I haven't played around much with the new remixer but I have a similar question. I'd like to sort labs together into some kind of folders, so that faculty can quickly remix a lab manual for different situations (different academic preparation, 10-week, 16-week, available lab material, online only, etc.). So you see a bunch of folders like a Remixing Map, with categories like: Intro to Science, Mendelian Genetics, Taxonomy, Osteology, Primates, Anthropometry, Forensic, etc. Then you expand a folder and it shows a complete list of all the individual labs that cover that topic; a list of appropriate Chapters. You explore the labs in the folder, and then drag your favorite into your custom lab manual, then try another folder, etc. Is there a way to set up new folders with groups of chapters, kind of like a Remixing Map or Bookshelf but cross-cut by the subject of the chapter (like a search), instead of grouped by author?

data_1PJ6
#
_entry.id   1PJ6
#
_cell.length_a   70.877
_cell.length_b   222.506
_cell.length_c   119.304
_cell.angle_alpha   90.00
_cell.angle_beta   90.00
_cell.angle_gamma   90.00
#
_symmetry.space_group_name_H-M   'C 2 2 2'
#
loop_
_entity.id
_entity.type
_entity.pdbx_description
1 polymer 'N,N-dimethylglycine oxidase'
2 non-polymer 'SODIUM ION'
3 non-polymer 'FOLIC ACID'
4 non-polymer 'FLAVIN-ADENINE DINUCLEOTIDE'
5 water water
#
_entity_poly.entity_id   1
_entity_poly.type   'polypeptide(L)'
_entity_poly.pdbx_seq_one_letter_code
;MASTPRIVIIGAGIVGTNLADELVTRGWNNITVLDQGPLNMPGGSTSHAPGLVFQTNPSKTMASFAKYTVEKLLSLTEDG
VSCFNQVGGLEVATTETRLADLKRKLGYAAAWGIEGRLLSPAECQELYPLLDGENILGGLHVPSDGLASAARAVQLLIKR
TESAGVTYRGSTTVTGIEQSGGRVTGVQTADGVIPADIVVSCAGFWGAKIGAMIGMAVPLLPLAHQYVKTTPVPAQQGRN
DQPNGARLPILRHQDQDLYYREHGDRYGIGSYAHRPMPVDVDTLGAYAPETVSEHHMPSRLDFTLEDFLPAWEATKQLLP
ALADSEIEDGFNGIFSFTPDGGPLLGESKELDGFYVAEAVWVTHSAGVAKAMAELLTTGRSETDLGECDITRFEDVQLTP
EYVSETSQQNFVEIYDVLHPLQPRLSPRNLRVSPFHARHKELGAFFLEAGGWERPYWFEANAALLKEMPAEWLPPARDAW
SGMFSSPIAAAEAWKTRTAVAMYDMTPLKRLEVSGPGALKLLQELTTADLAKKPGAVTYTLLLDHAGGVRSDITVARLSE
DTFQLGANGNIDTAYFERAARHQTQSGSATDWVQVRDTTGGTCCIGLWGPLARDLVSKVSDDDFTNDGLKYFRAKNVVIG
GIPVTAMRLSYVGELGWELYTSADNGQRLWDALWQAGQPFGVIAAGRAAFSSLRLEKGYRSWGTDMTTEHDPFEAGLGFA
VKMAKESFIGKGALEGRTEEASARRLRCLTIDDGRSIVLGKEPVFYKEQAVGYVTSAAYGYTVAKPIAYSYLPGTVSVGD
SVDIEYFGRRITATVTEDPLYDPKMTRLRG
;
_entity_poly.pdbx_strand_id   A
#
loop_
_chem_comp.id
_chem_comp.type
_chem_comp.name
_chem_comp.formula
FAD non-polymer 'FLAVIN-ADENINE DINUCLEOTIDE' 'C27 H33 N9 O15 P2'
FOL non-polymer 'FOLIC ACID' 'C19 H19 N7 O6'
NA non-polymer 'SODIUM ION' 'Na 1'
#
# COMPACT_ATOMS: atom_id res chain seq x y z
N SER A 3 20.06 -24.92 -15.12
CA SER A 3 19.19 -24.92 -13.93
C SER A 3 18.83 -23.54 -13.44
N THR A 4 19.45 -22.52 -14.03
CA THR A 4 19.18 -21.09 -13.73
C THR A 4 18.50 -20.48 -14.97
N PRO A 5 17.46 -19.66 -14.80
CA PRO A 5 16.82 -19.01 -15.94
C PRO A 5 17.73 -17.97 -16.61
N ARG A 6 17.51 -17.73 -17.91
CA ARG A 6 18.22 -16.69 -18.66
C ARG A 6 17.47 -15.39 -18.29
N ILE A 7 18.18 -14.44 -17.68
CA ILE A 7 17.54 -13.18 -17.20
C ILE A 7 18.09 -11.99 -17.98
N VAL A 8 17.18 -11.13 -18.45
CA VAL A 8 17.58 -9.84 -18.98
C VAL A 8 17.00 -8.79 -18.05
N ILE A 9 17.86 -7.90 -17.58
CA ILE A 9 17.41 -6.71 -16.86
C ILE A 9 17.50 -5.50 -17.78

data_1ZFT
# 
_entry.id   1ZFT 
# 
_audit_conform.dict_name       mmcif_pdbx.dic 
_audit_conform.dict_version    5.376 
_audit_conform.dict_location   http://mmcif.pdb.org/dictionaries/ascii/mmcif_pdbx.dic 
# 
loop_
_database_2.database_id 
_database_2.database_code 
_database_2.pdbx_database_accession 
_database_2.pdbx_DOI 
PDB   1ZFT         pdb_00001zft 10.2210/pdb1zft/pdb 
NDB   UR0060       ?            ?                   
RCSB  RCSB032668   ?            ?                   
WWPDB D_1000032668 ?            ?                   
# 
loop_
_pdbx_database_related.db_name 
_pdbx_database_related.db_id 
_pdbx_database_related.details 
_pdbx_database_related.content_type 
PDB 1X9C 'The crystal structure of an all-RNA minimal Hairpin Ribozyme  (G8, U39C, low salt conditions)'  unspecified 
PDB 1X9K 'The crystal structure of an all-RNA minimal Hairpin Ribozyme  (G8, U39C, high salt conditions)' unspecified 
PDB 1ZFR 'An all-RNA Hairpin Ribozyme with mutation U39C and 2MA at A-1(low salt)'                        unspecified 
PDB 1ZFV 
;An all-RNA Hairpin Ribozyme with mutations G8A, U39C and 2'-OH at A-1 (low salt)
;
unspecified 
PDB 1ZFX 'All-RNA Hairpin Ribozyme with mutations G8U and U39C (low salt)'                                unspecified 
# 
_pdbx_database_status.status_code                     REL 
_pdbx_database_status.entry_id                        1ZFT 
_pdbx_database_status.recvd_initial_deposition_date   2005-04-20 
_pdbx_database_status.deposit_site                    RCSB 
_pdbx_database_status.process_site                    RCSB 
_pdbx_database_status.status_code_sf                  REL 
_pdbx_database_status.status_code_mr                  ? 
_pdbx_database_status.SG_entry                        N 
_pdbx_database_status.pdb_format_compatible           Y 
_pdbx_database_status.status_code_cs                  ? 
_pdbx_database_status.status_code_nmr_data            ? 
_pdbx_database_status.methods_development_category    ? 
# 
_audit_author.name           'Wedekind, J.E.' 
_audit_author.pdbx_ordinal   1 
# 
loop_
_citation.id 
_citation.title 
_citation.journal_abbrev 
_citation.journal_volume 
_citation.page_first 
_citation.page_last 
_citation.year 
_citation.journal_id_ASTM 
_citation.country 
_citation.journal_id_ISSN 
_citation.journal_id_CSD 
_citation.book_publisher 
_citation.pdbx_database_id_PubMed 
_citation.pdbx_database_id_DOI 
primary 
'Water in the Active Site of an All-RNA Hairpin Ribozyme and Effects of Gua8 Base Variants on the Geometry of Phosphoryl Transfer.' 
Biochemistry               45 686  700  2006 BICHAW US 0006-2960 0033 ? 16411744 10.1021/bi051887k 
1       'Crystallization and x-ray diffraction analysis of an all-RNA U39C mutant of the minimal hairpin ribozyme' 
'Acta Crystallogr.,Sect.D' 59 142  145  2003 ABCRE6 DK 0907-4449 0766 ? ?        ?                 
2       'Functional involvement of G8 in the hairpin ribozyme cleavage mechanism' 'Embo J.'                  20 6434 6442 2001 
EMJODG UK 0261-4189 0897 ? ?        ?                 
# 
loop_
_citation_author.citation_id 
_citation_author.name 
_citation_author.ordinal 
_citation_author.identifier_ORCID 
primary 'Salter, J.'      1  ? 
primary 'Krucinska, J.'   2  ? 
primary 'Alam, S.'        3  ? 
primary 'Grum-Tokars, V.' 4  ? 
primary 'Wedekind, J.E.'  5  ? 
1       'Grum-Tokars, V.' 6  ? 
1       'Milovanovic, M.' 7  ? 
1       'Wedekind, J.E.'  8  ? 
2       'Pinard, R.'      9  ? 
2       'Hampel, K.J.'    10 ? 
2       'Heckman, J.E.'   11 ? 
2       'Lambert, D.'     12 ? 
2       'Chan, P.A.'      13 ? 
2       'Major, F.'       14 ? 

Cheers, 
Arnie


On Nov 3, 2019, at 11:39 AM, Seeburger, Paul (Mathematics) <pseeburger@...> wrote:

That's a good idea, Josh.  But I'd recommend having a separate page where we could place links to peer-reviewed books that are substantial improvements (or alterations) of the original books.  It would be nice to have these available by topic/course, although perhaps it might merit a separate area within each library.

 

I also believe that as we continue to build the libraries, we really need a good way to organize and disseminate new contributions faculty make as they add their own material to supplement various textbooks.  I have begun to place links to my new material in Bookshelves/Calculus/Supplemental Modules area, separated there by topic.

 

Other faculty contributors can certainly do this too, but it would help to have a plan to encourage this sort of thing to make these contributions more readily accessible to others using the library.

Paul



Robert Belford